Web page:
Chasing rainbows on a windy Sunday morning
Fly fishing is all about technique when it comes to casting. Unlike beach fishing where you can pretty much just whack on a bait and lob it out there, fly fishing takes real skill to get the lure in front of the fish. When the wind is blowing, it’s even harder. Of course an experienced fly fisher will have the casting ability to deal with most conditions – but I am not that angler. I mean, I’m not exactly a scrub; in perfect conditions I can get a line where I want it to go perhaps 80% of the time! But in the wind…let’s just say I need more practise.
However, never one to back down from a challenge I dismissed the weather report and headed down to Meon Springs Fly Fishery in pursuit of a rainbow or two for the BBQ.
It was a chilly March morning, but I was wrapped up warm and ready. On arrival at the venue, I noticed the water had a heavy ripple meaning I would be fishing blind most of the time.
Anything orange or yellow
As I was setting up, another angler was just leaving with three decent sized trout in tow. “Anything orange or yellow” he cheerily advised as he was packing up. Grateful for the tip, I looked through my fly box and chose a little orange buzzer that I thought would do the trick. With the fly tied on, I was ready to go.
From the first cast, I felt the effects of the weather. I was casting directly into the wind and the first two presentations were…messy. To say the least. I tried to remember what I had been told about dealing with windy conditions, pausing longer on the back cast, slightly more ‘flick’. In time I managed to get the line out straight, but with only about two thirds of my usual distance. Hopefully the fish are close in today I thought!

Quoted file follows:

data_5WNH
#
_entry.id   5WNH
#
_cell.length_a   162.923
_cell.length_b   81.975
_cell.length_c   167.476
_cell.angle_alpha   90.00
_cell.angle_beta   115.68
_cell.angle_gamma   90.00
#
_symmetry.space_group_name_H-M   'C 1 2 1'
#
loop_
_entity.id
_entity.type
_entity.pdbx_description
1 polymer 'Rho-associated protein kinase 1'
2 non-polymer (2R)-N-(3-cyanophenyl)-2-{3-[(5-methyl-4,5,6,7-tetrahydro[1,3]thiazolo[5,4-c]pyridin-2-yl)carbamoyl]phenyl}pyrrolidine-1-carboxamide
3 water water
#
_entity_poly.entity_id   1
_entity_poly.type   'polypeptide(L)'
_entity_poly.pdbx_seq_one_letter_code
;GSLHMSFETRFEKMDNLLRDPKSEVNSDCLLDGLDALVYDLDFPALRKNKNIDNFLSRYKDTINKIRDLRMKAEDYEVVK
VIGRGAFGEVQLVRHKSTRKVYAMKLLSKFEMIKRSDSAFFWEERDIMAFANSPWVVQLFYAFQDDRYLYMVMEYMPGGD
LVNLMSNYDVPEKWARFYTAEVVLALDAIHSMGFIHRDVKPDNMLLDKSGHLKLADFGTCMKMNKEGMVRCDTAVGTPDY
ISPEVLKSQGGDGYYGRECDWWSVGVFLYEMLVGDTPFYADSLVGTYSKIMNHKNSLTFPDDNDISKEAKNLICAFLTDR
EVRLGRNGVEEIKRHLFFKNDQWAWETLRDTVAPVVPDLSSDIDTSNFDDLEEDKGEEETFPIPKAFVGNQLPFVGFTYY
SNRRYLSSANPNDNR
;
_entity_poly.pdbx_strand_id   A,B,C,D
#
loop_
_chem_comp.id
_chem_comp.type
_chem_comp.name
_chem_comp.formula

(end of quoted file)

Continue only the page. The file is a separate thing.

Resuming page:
It didn’t take too long before I got my first bite. It was a small rainbow, a little under a pound and unfortunately this individual didn’t have too much fight in it. I played the fish pretty much straight into the net without really any effort. Oh well – they all taste the same I suppose!
After landing fish number one, I moved to the smaller lake to see what conditions were like there. This proved to be a good decision.
A tale of two fishies
At Meon Springs, the smaller lake is more sheltered from the elements and the effects of the wind were far less pronounced. I could actually see the fish this time, so I set about targeting a larger specimen. Immediately I was getting follows and a few times I pulled the fly away from smaller fish as they were about to bite. I spotted a decent one and managed to get the fly in the perfect position. The fish spotted the fly and turned onto it – this is it I thought! Then, out of nowhere, a smaller trout zipped in and tore away with it before I even had a chance to react! Not the fish I wanted, but at least I was on.
My initial disappointment at missing my target fish was quickly allayed. This fish had some fight! Multiple times when I thought I had it beat, it once again took off for another go. I even thought I might lose it at one point, when the fish was on a particularly powerful run. Impressive for a fish not much bigger than the first one.
At last I netted the spirited little rainbow and that was that. A brace of fish ready for the BBQ and a successful morning of angling.
Meon Springs Fly Fishery is a day ticket water offering both catch and keep and catch and release fishing. A two fish ticket is £38 and a voucher will be given for any uncaught fish.